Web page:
The Browning Version Film Still

The Browning Version

Anthony Asquith

 
The Browning Version (Criterion DVD)

DVD

1 Disc

SRP: $29.95

Criterion Store price:$23.96

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  • United Kingdom
  • 1951
  • 90 minutes
  • Black and White
  • 1.33:1
  • English
  •  
  • Spine #294

Michael Redgrave gives the performance of his career in Anthony Asquith’s adaptation of Terence Rattigan’s unforgettable play. Redgrave portrays Andrew Crocker-Harris, an embittered, middle-aged schoolmaster who begins to feel that his life has been a failure. Diminished by poor health, a crumbling marriage, and the derision of his pupils, the once brilliant scholar is compelled to reexamine his life when a young student offers an unexpected gesture of kindness. A heartbreaking story of remorse and atonement, The Browning Version is a classic of British realism and the winner of best actor and best screenplay honors at the 1951 Cannes Film Festival.

Cast

Andrew Crocker-HarrisMichael Redgrave
Millicent Crocker-HarrisJean Kent
Frank HunterNigel Patrick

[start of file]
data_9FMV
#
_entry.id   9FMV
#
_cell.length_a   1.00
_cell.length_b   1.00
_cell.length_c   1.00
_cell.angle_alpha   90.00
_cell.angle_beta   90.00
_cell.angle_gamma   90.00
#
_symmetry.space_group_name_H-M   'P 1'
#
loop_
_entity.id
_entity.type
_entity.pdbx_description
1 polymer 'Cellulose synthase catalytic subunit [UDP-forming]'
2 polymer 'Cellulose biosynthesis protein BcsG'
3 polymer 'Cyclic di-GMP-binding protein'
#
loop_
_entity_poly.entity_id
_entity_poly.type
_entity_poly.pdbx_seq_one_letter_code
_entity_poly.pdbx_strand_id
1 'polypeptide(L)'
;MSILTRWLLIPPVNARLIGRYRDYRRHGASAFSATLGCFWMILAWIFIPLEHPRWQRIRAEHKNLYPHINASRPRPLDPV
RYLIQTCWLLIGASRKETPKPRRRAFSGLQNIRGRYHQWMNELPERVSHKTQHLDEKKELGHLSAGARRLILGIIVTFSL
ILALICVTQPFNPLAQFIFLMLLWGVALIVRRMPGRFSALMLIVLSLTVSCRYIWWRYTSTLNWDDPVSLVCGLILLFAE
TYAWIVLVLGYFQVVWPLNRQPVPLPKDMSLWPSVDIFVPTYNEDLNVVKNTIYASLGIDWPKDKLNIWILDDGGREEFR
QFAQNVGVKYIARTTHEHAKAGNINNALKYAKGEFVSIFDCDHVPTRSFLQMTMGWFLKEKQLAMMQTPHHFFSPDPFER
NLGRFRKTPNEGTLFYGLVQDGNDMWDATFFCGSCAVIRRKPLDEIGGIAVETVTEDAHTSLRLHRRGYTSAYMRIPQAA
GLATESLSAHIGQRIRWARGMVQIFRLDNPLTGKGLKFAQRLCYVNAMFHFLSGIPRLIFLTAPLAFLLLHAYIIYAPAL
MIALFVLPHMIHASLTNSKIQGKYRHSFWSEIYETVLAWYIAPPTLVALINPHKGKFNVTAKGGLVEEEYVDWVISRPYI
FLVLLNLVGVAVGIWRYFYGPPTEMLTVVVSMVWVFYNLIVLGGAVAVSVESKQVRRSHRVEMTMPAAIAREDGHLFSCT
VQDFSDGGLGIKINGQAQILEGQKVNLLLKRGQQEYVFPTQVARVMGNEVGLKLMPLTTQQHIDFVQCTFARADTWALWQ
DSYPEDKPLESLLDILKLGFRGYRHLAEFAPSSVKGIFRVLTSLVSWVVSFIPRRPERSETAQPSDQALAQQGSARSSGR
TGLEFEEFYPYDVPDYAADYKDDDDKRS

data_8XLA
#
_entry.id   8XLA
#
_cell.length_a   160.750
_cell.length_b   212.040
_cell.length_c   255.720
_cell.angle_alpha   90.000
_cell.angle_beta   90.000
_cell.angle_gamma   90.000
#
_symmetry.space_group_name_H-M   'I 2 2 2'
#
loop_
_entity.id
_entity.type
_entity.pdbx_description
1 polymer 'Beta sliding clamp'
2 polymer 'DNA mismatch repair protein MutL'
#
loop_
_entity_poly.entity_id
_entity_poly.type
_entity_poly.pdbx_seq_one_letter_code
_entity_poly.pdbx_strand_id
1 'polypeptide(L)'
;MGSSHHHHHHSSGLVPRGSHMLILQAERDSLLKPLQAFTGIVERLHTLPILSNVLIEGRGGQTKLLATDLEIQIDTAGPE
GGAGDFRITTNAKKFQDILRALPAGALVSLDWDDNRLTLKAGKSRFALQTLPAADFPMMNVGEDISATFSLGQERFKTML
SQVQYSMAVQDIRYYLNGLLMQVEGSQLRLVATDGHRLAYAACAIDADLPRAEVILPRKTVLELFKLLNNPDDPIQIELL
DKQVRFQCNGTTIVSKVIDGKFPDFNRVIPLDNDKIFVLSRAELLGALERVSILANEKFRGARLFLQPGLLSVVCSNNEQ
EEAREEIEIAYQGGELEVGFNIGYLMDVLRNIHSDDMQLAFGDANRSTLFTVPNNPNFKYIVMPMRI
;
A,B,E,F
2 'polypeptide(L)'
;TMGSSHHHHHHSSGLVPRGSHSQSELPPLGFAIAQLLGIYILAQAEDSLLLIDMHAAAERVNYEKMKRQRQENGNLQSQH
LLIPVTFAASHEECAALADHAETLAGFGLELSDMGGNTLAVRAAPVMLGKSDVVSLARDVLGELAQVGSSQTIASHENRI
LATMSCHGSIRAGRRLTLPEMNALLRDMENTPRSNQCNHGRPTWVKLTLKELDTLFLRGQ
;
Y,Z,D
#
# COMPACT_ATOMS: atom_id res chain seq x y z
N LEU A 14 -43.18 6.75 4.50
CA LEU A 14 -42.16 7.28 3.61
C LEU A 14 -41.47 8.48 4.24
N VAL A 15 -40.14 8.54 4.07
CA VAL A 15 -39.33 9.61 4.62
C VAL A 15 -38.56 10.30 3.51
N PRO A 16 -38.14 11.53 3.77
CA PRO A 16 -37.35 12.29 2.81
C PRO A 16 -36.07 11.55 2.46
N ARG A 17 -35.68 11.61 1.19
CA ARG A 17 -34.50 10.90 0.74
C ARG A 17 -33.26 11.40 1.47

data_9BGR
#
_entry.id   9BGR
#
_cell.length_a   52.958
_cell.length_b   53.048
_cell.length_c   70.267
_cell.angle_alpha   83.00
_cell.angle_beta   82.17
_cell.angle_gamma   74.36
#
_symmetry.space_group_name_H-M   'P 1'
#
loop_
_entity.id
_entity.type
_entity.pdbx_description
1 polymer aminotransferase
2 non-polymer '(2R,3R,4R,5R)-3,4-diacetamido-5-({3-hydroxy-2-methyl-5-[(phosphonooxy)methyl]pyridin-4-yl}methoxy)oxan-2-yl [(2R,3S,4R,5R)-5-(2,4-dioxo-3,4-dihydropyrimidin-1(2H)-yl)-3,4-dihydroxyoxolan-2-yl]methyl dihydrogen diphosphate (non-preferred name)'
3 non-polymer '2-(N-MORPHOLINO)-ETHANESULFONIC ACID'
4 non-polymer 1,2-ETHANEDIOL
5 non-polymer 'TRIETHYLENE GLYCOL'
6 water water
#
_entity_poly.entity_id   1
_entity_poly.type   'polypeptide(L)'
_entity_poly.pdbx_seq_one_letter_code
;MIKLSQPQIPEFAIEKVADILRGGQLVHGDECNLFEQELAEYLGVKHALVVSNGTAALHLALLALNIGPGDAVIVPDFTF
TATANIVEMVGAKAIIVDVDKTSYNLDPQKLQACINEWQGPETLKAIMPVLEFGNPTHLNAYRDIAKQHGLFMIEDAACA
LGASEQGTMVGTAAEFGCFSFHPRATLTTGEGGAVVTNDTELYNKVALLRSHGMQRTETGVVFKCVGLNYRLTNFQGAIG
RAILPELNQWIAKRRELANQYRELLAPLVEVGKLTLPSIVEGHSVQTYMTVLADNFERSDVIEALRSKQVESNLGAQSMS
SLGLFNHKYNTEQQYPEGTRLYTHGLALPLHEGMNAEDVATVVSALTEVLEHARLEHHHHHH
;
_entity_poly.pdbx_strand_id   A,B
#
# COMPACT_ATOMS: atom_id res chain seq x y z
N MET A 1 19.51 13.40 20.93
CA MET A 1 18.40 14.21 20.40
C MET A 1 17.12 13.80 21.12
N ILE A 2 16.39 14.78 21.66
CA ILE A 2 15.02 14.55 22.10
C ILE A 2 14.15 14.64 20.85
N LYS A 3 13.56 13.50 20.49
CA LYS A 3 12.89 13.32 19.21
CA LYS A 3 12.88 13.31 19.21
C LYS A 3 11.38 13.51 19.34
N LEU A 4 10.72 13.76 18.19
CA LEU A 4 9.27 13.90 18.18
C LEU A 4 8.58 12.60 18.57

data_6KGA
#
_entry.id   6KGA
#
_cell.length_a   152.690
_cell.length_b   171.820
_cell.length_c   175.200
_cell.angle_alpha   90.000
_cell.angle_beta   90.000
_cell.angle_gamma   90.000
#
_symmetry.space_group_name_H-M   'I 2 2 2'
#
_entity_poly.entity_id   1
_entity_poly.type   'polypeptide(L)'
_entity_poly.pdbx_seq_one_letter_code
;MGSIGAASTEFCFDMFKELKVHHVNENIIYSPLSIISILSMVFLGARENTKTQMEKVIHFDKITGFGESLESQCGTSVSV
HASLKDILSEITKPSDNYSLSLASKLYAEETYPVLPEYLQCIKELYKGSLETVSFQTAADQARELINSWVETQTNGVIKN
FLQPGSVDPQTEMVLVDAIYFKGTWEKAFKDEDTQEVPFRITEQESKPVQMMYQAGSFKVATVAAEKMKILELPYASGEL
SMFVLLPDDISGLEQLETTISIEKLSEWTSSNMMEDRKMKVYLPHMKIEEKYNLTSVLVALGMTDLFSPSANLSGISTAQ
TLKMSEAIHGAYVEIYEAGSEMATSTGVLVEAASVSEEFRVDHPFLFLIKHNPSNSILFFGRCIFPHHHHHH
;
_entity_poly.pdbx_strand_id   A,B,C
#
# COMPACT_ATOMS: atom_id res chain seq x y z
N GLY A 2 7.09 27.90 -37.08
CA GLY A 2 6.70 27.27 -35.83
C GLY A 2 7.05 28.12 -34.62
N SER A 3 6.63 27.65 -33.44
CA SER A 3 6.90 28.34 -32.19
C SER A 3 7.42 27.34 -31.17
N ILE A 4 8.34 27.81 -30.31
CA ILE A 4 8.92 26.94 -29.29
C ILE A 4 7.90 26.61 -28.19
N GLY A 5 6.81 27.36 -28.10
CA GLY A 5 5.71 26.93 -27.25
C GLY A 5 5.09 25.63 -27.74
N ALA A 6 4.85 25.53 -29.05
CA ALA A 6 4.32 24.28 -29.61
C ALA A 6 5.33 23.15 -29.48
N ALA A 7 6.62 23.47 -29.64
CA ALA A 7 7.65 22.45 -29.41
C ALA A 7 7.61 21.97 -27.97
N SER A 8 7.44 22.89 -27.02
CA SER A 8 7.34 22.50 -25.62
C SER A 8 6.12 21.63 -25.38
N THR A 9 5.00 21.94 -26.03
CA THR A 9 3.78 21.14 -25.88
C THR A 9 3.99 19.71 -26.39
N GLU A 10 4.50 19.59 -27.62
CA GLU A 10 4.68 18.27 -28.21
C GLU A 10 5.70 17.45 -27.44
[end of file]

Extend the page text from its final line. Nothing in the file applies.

TaplowBrian Smith
GilbertRonald Howard
FrobisherWilfred Hyde White

Credits

DirectorAnthony Asquith
ScreenplayTerence Rattigan
CinematographyDesmond Dickinson
Art directionCarmen Dillon
EditingJohn D. Guthridge

Disc Features

  • New, restored high-definition digital transfer
  • Audio commentary by film historian Bruce Eder
  • New video interview with Mike Figgis, director of the 1994 remake
  • Archival interview with Michael Redgrave from 1958
  • A new essay by film critic Geoffrey Macnab
  • Optional English subtitles for the deaf and hard of hearing

    New cover by Michael Boland

Film Essays

The Browning Version

By Geoffrey MacnabJune 27, 2005

Contemplating Anthony “Puffin” Asquith’s career, it is striking how self-effacing he . . . Read more »

Clippings

Asquith Back from Underground

November 04, 2009

<!--StartFragment--Anthony Asquith is remembered primarily as the director of Pygmalion, . . . Read more »


Film Essays

The Browning Version

By Geoffrey MacnabJune 27, 2005

Contemplating Anthony “Puffin” Asquith’s career, it is striking how self-effacing he . . . Read more »